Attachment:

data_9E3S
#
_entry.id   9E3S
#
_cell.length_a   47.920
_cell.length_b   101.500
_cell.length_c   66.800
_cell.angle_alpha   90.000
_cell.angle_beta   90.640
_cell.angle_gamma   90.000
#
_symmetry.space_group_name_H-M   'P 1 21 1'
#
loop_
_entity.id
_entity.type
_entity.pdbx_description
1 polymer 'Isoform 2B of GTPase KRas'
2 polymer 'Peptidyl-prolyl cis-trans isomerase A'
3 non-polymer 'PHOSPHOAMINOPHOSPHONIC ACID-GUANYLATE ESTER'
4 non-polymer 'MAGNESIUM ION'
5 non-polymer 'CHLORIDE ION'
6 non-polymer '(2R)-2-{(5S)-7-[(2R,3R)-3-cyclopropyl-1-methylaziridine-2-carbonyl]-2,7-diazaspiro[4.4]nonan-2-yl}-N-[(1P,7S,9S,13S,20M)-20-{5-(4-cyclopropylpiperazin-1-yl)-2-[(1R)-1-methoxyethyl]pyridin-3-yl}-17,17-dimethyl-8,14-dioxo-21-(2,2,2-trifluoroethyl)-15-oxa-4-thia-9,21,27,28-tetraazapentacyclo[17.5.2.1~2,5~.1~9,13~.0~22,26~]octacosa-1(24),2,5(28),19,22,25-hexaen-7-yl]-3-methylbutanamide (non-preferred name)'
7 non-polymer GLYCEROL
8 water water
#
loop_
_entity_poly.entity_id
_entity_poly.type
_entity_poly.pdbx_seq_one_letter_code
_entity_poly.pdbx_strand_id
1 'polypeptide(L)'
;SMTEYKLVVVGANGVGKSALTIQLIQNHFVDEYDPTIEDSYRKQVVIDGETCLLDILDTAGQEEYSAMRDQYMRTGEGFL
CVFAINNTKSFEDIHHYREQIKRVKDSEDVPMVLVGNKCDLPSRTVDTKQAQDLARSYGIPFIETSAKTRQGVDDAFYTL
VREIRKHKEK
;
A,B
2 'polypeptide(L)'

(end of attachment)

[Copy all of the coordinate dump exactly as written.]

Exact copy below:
data_9E3S
#
_entry.id   9E3S
#
_cell.length_a   47.920
_cell.length_b   101.500
_cell.length_c   66.800
_cell.angle_alpha   90.000
_cell.angle_beta   90.640
_cell.angle_gamma   90.000
#
_symmetry.space_group_name_H-M   'P 1 21 1'
#
loop_
_entity.id
_entity.type
_entity.pdbx_description
1 polymer 'Isoform 2B of GTPase KRas'
2 polymer 'Peptidyl-prolyl cis-trans isomerase A'
3 non-polymer 'PHOSPHOAMINOPHOSPHONIC ACID-GUANYLATE ESTER'
4 non-polymer 'MAGNESIUM ION'
5 non-polymer 'CHLORIDE ION'
6 non-polymer '(2R)-2-{(5S)-7-[(2R,3R)-3-cyclopropyl-1-methylaziridine-2-carbonyl]-2,7-diazaspiro[4.4]nonan-2-yl}-N-[(1P,7S,9S,13S,20M)-20-{5-(4-cyclopropylpiperazin-1-yl)-2-[(1R)-1-methoxyethyl]pyridin-3-yl}-17,17-dimethyl-8,14-dioxo-21-(2,2,2-trifluoroethyl)-15-oxa-4-thia-9,21,27,28-tetraazapentacyclo[17.5.2.1~2,5~.1~9,13~.0~22,26~]octacosa-1(24),2,5(28),19,22,25-hexaen-7-yl]-3-methylbutanamide (non-preferred name)'
7 non-polymer GLYCEROL
8 water water
#
loop_
_entity_poly.entity_id
_entity_poly.type
_entity_poly.pdbx_seq_one_letter_code
_entity_poly.pdbx_strand_id
1 'polypeptide(L)'
;SMTEYKLVVVGANGVGKSALTIQLIQNHFVDEYDPTIEDSYRKQVVIDGETCLLDILDTAGQEEYSAMRDQYMRTGEGFL
CVFAINNTKSFEDIHHYREQIKRVKDSEDVPMVLVGNKCDLPSRTVDTKQAQDLARSYGIPFIETSAKTRQGVDDAFYTL
VREIRKHKEK
;
A,B
2 'polypeptide(L)'